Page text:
"The six saimin bowls were stacked as they always are in an upright pillar one bowl nestled into the other. With time the nicks had grown but she never replaced them. Her company, and her family never minded. As a living philosophy the witch kept to her mother's original spell, "People don't come to visit my things; they come to visit me." I think it a spell because in her lifetime those sorts of people were the only ones to visit her. Pale's thick tea mug was emptied of the strong sweet chai, morning was bright with winter sun and only the hum of her computer broke the quiet. She had been up for hours stitching the small pouches that would hold a bit of magic and a few words. There was a birthday party later today but something needed to be stirred together for dinner.A funny thing happens when you step through a door you once shut with determination, intending to leave it shut for all time. Perhaps it's funny if you are blessed with the genes of drama which the Gods and Goddesses chuckle at and say things my mother once told me, "Wait until you have children of your own. You know what I mean." The thing about the way the Ancestors work is they don't tell me off so much as put me into the in between places where I experience all options at the same time. Ever live from a crack in a bowl? Reopening Vardo For Two is much like that. The quote that begins this post comes from a bit of writing done in my on-line, on-going writers' group. We call the group Prime the Pump. I created 'the pump' one February when I wanted somewhere to go with the fullness (and the limitations) of living from Vardo For Two. I could go no where. One definition of that condition might be 'isolation' but I had so much energy that needed out! What can a gal do? One option: create magic, common magic.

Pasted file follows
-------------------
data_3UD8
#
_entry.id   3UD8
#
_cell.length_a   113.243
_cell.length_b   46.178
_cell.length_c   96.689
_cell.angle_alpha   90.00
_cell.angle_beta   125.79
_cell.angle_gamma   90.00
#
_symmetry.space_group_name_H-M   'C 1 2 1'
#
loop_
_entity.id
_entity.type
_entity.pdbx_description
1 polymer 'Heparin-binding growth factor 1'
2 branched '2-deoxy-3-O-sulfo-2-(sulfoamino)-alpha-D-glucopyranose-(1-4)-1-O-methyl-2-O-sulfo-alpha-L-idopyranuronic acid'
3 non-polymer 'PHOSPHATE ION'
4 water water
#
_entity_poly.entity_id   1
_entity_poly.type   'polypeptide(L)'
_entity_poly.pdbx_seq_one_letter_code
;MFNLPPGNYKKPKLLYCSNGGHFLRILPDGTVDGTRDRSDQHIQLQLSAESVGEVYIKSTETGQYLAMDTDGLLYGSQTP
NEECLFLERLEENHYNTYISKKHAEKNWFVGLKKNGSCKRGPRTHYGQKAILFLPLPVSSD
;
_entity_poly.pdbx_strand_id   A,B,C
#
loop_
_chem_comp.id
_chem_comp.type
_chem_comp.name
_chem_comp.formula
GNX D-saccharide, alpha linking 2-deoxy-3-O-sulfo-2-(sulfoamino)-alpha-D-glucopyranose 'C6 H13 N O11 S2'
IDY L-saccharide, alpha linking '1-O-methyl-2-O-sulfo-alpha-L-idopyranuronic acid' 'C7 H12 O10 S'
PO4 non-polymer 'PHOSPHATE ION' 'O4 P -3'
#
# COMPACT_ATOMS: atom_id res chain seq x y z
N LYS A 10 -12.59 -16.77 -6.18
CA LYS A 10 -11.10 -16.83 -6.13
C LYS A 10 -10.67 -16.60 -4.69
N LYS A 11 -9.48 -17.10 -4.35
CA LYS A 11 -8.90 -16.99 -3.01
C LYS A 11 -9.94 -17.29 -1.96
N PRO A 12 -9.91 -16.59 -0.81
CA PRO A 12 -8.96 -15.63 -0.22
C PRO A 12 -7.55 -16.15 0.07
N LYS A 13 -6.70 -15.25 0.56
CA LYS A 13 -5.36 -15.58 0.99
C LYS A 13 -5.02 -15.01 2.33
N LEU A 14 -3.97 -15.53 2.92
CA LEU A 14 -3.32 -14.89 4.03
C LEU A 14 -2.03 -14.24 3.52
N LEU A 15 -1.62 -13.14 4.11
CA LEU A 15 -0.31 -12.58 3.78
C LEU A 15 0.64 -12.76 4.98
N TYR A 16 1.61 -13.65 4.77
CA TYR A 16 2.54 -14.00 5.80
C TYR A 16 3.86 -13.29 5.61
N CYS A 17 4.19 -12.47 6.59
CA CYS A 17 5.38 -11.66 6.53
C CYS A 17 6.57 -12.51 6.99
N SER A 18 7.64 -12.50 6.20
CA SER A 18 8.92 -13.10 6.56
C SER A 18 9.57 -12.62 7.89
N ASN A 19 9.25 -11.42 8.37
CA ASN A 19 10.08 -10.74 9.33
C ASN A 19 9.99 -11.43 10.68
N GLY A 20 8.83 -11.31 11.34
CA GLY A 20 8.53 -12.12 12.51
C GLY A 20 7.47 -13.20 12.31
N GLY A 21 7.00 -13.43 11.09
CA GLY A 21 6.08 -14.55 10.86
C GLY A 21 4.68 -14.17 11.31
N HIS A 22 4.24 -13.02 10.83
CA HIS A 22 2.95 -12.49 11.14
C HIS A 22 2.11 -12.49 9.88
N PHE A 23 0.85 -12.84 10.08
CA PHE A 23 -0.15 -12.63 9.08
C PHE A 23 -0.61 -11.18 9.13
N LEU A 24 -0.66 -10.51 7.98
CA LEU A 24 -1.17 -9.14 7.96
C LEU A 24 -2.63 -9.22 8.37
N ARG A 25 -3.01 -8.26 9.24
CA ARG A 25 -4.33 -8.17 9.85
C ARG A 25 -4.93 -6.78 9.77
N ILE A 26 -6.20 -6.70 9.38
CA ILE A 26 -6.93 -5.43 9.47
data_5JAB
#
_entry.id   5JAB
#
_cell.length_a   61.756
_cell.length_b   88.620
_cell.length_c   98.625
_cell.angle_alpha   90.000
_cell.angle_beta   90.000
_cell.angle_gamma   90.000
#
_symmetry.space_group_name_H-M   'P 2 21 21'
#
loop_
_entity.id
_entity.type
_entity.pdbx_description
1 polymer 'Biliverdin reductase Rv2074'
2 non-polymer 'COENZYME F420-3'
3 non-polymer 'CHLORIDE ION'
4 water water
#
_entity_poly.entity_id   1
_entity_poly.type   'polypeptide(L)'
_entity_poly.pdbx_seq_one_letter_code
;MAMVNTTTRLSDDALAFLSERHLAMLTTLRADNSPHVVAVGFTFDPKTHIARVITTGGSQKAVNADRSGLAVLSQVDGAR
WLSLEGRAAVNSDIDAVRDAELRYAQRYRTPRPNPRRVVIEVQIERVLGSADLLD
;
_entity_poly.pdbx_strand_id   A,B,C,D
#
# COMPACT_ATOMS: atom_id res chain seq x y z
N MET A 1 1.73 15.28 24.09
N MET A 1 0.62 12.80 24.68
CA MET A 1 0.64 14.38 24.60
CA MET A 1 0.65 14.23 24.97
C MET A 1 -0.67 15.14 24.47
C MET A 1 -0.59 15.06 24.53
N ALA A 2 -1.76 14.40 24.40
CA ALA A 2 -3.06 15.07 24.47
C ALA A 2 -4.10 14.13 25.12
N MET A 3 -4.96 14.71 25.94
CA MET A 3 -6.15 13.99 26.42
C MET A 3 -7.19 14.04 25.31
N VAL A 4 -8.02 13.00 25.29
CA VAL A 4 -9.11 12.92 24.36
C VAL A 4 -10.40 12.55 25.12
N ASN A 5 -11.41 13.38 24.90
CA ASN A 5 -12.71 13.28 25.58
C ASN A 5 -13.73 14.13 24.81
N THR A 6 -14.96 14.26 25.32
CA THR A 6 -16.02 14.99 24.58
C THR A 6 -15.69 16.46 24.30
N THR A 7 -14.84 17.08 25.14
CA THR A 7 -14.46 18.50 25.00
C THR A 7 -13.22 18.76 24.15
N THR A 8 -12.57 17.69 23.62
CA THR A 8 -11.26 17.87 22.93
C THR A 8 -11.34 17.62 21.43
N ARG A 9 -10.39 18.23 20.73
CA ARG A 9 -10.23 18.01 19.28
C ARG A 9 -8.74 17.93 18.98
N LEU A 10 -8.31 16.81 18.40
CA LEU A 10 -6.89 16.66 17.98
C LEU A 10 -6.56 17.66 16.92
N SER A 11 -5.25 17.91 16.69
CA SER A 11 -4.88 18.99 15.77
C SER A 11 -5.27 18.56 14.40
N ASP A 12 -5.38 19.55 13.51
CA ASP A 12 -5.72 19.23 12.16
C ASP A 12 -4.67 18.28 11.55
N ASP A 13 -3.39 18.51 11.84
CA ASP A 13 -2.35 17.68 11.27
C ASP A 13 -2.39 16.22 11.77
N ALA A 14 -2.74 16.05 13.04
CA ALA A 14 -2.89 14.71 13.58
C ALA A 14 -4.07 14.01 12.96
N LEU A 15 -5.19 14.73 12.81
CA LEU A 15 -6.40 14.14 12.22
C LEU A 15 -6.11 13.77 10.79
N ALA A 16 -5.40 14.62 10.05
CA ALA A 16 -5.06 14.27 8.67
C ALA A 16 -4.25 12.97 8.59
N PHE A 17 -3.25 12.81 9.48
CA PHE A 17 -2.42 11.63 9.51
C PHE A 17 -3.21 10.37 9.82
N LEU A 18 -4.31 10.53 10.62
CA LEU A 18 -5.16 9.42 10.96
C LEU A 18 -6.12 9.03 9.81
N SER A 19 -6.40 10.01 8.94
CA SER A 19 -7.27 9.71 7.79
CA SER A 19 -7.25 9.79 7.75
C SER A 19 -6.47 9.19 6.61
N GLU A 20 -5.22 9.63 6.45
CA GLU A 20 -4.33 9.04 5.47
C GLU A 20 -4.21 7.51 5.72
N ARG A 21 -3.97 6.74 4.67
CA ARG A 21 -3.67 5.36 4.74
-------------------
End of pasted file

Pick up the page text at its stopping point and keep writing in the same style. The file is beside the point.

Soup? Rising to consider what she could fill the bowls with Pale ran her small hands along the side of the pillar remembering most of the occasions which left the nicks or chips. Lifting the top bowl a thin but growing crack etched from the lip to about midway. "Can you live from a cracked bowl?" She thought aloud. The image of Max, her godfather rose from the bowl like the genie of Aladdin. He said, "I know a story that might answer that. Care to hear it?" The Border Witch smiled at the question then laughed at how stories come to a storyteller. "Let me fill this tea cup, Uncle. I would love to hear that story."
The bit above is a continuation of the medicine and mythic journey of Pale Wawae border witch. In many ways she is my mythic self both more vulnerable and more courageous than I am to the whirl that sees me. But the grand reality of it is, we -- she and I, make for a better whirl because the story is put down. I cannot be sure where my stories lead, just as Pete and I could not be sure what would happen once we imagined a curved roof and moveable home on wheels. Seated as I am now at the keyboard in a Quonset Hut that was no where in my imagination when we were building Vardo For Two, I can tell you with some certainty: the magic lies in the crack.
And, if you need an astrological slant on things. Go here.